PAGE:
30 July 2011 Camels Hump and Johns Peak

Map: Tidbinbilla 1:25000

Getting There

This walk was organised and led by Phillip S as a CBC walk:

Saturday 30 July - Camels Hump and Johns Peak - M/M-R. We will walk up a steep fire trail to Camels Hump. From there we will traverse south along the ridge line to Johns Peak for lunch. We will pick our way down a steep scrubby regrowth-affected spur to rejoin the fire trail that takes us back to the cars. If the weather is clear, we will have 360 degree views. Distance around 12 km. A climb of around 620 m to Camels Hump and another 140 m to Johns Peak. Map: Tidbinbilla. Leader: Phillip S. Transport: ~$32 per car, plus entry fees (if applicable).

19 of us drove to the Mountain Trails car park in Tidbinbilla Nature Reserve. We broke into 2 parties.


You can access all photographs here.


Track maps: thumbnails are active - click for a larger picture
Track overview Track 1 Track 2

Breaking the large group of 19 into two manageable groups under the leadership of Phillip and Lois, we wandered up the Camel Back fire trail. A cool, but very pleasant day. We regrouped at the S ascent to Camels Hump and moved in our two groups to the top. Out of the breeze, we enjoyed morning tea. Huge views S along the Tidbinbilla Range to Johns Peak, Tidbinbilla Peak and Tidbinbilla Mountain and The Pimple from the top.

Back down to the fire trail, we picked up the old benched track in to the burnt out radio transmitter tower. From here, a footpad is developing along the ridge to Johns Peak, a little indistinct in places at the heavily vegetated knolls, but easy to pick up otherwise.

The little scramble up to Johns Peak was enjoyed by all and we settled down to lunch out of the breeze at around 12.10pm. With a Pocket Rocket, a friend and I enjoyed a hot cuppa.

At around 12.45pm we left Johns Peak, heading down a steep spur along the previously recced route.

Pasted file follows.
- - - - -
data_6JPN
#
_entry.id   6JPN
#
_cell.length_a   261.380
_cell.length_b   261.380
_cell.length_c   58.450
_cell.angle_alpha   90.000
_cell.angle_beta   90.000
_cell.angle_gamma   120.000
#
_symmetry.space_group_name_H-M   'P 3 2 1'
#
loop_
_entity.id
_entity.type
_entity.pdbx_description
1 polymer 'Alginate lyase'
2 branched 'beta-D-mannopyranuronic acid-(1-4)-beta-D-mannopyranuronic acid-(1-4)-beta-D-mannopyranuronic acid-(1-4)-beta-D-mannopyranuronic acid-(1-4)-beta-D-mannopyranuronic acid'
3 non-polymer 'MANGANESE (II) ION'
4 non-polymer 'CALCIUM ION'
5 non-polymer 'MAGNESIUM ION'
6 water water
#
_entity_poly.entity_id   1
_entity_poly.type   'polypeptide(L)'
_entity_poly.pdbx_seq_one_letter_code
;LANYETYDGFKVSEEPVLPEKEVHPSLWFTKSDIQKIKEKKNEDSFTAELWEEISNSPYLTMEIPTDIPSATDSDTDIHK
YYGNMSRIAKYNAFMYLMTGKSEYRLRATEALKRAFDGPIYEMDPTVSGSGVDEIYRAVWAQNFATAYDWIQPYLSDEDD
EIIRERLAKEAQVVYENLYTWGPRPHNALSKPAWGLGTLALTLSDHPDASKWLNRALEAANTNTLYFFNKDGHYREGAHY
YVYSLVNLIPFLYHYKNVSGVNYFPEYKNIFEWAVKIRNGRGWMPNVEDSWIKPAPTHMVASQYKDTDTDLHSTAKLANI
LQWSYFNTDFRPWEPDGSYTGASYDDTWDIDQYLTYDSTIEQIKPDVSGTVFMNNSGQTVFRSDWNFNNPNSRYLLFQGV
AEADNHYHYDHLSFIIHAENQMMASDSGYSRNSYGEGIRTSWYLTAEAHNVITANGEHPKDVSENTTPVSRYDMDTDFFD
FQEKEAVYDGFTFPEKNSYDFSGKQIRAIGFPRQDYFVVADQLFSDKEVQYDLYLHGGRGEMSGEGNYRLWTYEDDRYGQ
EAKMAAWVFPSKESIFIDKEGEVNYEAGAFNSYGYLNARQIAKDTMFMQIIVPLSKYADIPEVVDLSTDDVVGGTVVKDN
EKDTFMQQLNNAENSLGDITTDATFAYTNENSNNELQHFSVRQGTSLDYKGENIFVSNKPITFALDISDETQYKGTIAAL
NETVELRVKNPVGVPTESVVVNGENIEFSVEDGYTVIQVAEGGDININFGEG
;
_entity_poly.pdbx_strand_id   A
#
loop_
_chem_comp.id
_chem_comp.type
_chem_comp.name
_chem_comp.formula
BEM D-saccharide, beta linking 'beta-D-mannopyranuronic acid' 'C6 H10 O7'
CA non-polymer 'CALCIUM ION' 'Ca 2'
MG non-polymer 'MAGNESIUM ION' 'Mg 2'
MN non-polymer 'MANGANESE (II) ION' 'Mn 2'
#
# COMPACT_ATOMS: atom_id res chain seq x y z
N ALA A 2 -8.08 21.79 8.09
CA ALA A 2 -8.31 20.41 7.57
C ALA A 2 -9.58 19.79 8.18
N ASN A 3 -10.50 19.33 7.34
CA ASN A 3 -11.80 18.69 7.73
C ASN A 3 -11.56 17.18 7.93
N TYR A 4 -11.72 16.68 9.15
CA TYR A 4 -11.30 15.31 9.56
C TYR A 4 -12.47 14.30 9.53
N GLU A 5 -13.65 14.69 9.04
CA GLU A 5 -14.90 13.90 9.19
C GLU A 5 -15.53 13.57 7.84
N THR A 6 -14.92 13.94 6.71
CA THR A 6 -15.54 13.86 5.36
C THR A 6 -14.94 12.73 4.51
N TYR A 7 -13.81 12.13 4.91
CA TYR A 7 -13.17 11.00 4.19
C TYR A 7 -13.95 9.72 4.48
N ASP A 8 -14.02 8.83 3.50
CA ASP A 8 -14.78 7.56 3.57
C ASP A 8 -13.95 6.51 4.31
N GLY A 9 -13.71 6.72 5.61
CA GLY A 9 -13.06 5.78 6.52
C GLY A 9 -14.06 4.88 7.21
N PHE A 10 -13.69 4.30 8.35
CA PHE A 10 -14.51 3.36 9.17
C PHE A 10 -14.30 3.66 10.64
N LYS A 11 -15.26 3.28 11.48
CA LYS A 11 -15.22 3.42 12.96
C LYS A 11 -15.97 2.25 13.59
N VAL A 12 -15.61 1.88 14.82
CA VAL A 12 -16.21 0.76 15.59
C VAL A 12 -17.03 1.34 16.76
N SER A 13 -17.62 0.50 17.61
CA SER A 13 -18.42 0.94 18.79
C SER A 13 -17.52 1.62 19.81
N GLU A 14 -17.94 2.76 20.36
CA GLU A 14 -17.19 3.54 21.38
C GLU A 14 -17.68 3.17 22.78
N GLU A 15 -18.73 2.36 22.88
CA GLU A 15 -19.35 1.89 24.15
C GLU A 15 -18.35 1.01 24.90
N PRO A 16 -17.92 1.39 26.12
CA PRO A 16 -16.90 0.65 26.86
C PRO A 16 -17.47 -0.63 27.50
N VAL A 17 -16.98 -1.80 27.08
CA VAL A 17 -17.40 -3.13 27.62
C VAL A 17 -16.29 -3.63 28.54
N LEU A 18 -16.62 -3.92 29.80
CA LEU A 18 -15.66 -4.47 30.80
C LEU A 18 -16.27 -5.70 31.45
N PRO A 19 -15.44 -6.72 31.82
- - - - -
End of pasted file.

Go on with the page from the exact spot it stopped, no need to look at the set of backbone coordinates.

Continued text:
At around 1.15pm, around 300m across the ground from Johns Peak, our leader broke his ankle. I was third in line coming down through the tight regrowth. His ankle was at an extreme angle and Phillip passed out for a moment in shock. Experienced walkers were called to the front of the line. The patient was made comfortable, given pain relief tablets from first aid kits and water, and kept warm. He was in pain and asked that the ankle not be splinted or bandaged. With a TAMS Ranger in our party, that member made mobile phone contact with the Tidbinbilla Nature Reserve Rangers and a 10 figure MGRS location was communicated from my GPS, with a request for helicopter evacuation. I did omit to convey the MGA94 datum.

Two walkers (including myself) were tasked to descend to the Camel Back fire trail, which we did in 30mins through the thick regrowth. One stayed at our exit point and I continued down the fire trail until meeting the TNR head ranger in a vehicle. We drove back up the fire trail to the second walker, then set up a command post at the intersection of the Camel Back fire trail and the Spur 2 trail (note that this is not at the location marked on the 2nd edn Tidbinbilla 1:25000 topo/ortho map). Meanwhile 11 of the party walked down to the fire trail under the leadership of Brendan K and 12 agreed to leave the area. This was important, as it was not necessary to have many people on site. I commend these walkers for their willingness to acquiesce to the suggestion to leave.